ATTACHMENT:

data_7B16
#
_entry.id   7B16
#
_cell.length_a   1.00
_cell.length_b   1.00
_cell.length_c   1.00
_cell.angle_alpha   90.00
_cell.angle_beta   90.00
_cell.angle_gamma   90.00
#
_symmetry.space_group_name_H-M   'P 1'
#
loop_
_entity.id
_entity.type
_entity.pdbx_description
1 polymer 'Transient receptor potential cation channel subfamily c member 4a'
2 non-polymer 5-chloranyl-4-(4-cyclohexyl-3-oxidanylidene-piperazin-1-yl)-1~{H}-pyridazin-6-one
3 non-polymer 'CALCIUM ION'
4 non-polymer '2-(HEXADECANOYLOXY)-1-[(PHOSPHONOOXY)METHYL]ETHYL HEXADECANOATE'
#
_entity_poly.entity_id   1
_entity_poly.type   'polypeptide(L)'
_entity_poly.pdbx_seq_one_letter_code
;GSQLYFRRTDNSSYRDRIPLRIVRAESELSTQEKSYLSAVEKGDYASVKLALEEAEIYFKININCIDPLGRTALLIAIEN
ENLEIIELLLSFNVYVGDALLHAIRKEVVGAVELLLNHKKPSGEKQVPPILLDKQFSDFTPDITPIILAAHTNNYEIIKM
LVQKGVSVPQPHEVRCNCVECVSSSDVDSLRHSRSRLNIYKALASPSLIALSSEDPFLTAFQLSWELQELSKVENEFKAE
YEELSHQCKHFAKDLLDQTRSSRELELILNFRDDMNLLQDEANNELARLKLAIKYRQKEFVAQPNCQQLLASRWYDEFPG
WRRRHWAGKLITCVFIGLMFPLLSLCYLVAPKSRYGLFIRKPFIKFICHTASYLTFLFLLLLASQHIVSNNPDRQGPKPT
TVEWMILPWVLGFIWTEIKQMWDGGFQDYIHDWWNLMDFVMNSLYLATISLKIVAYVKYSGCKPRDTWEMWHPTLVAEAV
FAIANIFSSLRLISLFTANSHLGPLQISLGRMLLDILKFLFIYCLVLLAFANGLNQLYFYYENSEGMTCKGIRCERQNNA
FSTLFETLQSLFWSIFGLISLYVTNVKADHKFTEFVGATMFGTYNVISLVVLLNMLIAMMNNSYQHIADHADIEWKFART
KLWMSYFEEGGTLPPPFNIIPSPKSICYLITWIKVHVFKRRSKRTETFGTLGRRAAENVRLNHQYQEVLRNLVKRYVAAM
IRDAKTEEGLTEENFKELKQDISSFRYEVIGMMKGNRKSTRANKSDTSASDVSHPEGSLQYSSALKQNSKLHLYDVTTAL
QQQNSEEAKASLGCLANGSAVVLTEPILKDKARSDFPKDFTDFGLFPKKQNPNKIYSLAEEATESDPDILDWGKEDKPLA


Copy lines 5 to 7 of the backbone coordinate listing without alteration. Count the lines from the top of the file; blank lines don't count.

_cell.length_a   1.00
_cell.length_b   1.00
_cell.length_c   1.00